Changes at Classical American Homes

Editorial Staff Art

Ayr Mount in Hillsborough, NC, one of the houses under the care of the Classical American Homes Preservation Trust. Photograph by Schatzie Crowther.

Readers of our magazine will know the Classical American Homes Preservation Trust as an organization we admire greatly. The trust was founded in 1993 by Richard Hampton Jenrette, the art collector and Wall Street legend who passed away in 2018, to maintain a group of historic houses and estates that he owned and restored and furnished with period appointments. The five properties overseen by the trust all date to the early nineteenth century, and are in locations that range from New York’s Hudson River valley to South Carolina. (A sixth property, the estate Cane Garden on the Caribbean island of St. Croix, is now for sale.) You can read all about the houses and the trust here.

Margize Howell and Peter Kenny at the 2018 ICAA Arthur Ross Awards. ©Patrick McMullan; photograph by Sylvain Gaboury/PMC.

There’s been a lot of news out of the trust lately, some of it rather bittersweet. That would be word that Margize Howell and Peter Kenny have both retired as co-presidents of the trust, a post they shared since 2015. Margize and Peter are not only two of the most knowledgeable people we know, they’re also among the warmest and most engaging. We are fortunate to have them both as members of the magazine’s editorial Board of Advisors. 

Edgewater in Barrytown, NY, one of the houses under the care of the Classical American Homes Preservation Trust. Photograph by Pieter Estersohn.

In the announcement of their retirement, each spoke fondly of the trust’s founder. Margize worked with Dick Jenrette for nearly forty years. Their association began when she went to work in 1984 as curator of the corporate collection of his investment firm, Donaldson, Lufkin and Jenrette. “He was an extraordinary mentor with whom I shared a mutual love of history, preservation, architecture, and decorative arts,” she said. “The New York Times called him ‘the last gentleman on Wall Street,” which was true, but he was much more than that, too. Dick was as generous and kind an individual as you will ever meet, and a teacher at heart.”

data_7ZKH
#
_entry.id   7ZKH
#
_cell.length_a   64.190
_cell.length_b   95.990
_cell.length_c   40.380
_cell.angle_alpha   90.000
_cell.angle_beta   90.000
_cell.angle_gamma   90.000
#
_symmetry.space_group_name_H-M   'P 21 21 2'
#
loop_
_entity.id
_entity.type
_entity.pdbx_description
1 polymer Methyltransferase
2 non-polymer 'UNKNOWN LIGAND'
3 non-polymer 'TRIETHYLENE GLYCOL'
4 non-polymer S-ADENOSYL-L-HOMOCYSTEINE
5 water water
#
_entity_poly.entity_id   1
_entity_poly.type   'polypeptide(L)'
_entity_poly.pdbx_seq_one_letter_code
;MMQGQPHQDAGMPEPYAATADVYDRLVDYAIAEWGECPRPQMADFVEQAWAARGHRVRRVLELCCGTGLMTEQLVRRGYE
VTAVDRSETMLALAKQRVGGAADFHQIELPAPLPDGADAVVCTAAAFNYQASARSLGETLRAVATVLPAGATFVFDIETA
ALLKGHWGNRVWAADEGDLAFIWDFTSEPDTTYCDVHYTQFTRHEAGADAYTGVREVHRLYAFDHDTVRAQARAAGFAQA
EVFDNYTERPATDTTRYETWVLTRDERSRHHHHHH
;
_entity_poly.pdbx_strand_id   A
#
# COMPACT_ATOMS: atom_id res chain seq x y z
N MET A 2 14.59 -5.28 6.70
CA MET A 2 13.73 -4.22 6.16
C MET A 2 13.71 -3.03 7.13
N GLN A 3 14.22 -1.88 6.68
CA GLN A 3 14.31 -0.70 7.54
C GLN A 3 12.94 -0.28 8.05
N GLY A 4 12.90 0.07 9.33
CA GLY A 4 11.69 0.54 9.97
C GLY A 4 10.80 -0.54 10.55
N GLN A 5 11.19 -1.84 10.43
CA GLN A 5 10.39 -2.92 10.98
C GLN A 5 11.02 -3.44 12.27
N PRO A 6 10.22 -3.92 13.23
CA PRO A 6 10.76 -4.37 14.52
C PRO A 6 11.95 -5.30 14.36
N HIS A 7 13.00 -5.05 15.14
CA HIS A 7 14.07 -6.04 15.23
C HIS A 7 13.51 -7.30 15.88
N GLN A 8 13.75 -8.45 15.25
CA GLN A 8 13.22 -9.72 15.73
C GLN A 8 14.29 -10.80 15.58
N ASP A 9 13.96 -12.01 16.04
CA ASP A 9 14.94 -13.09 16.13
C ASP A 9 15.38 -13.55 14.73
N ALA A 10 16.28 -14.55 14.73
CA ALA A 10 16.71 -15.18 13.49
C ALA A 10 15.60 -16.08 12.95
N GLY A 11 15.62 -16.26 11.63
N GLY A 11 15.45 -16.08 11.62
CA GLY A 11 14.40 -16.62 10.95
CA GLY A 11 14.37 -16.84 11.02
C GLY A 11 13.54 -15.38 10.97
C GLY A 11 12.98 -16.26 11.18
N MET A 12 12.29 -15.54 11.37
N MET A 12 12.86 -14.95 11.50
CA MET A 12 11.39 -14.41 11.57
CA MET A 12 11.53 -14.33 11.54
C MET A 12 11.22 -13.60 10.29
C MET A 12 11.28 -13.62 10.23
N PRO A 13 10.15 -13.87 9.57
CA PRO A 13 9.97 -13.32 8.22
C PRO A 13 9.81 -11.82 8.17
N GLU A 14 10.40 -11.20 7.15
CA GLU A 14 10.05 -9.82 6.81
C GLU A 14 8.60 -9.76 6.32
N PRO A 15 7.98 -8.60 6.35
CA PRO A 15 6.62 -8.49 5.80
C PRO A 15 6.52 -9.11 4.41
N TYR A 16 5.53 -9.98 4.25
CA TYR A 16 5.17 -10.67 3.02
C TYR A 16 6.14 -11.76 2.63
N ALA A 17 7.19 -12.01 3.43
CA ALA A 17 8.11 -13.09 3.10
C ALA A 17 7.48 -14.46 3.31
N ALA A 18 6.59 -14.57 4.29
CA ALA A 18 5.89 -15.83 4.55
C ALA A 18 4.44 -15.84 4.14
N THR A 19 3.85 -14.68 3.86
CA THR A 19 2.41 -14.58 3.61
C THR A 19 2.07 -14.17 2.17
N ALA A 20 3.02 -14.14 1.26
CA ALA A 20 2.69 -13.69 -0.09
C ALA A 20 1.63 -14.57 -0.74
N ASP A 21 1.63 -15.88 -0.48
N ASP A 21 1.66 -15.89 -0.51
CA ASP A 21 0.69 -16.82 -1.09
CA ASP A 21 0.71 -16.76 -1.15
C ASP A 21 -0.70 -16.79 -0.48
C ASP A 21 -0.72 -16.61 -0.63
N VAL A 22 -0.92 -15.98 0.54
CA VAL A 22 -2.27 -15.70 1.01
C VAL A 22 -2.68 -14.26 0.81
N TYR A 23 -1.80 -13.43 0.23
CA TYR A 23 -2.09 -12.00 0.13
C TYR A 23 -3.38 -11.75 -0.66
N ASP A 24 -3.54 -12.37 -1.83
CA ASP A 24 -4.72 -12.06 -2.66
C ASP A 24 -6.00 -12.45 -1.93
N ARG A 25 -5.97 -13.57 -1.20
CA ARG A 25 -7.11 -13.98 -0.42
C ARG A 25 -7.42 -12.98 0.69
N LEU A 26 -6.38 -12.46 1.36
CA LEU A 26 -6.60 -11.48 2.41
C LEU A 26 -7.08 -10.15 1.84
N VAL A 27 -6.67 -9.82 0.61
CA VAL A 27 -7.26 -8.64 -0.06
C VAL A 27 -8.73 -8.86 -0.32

Roper House in Charleston, SC, one of the houses under the care of the Classical American Homes Preservation Trust. Photograph by John Teague.

This is, in a sense, the second retirement for Peter, whose 2011 book on the furniture of early nineteenth-century New York cabinetmaker Duncan Phyfe is considered definitive. He first retired in 2014 after a thirty-year career as a curator and administrator in the American Wing of the Metropolitan Museum of Art. The following year, Jenrette lured him to the trust. “Dick was the consummate gentleman who maintained throughout his lifetime incredible enthusiasm for the things that mattered most to us both: history, beauty, extraordinary objects that embodied the stories of the past, and the best in American design and craftsmanship,” he said. “My five years here have been a very special experience.”

Millford in Pinewood, SC, one of the houses under the care of the Classical American Homes Preservation Trust. Photograph by John Hall.

Both Peter and Margize will remain active with the trust, so thankfully we’ll all be seeing a good deal of them. On the first of May, the trust announced its new president: Robert Leath, most recently the chief curator of the Museum of Early Southern Decorative Arts in Winston-Salem, NC. By a happy coincidence, Robert is another member of our magazine’s Board of Advisors. We look forward to having a chat with Robert, soon and at length, about his plans and goals for the future of the Classical American Homes Preservation Trust.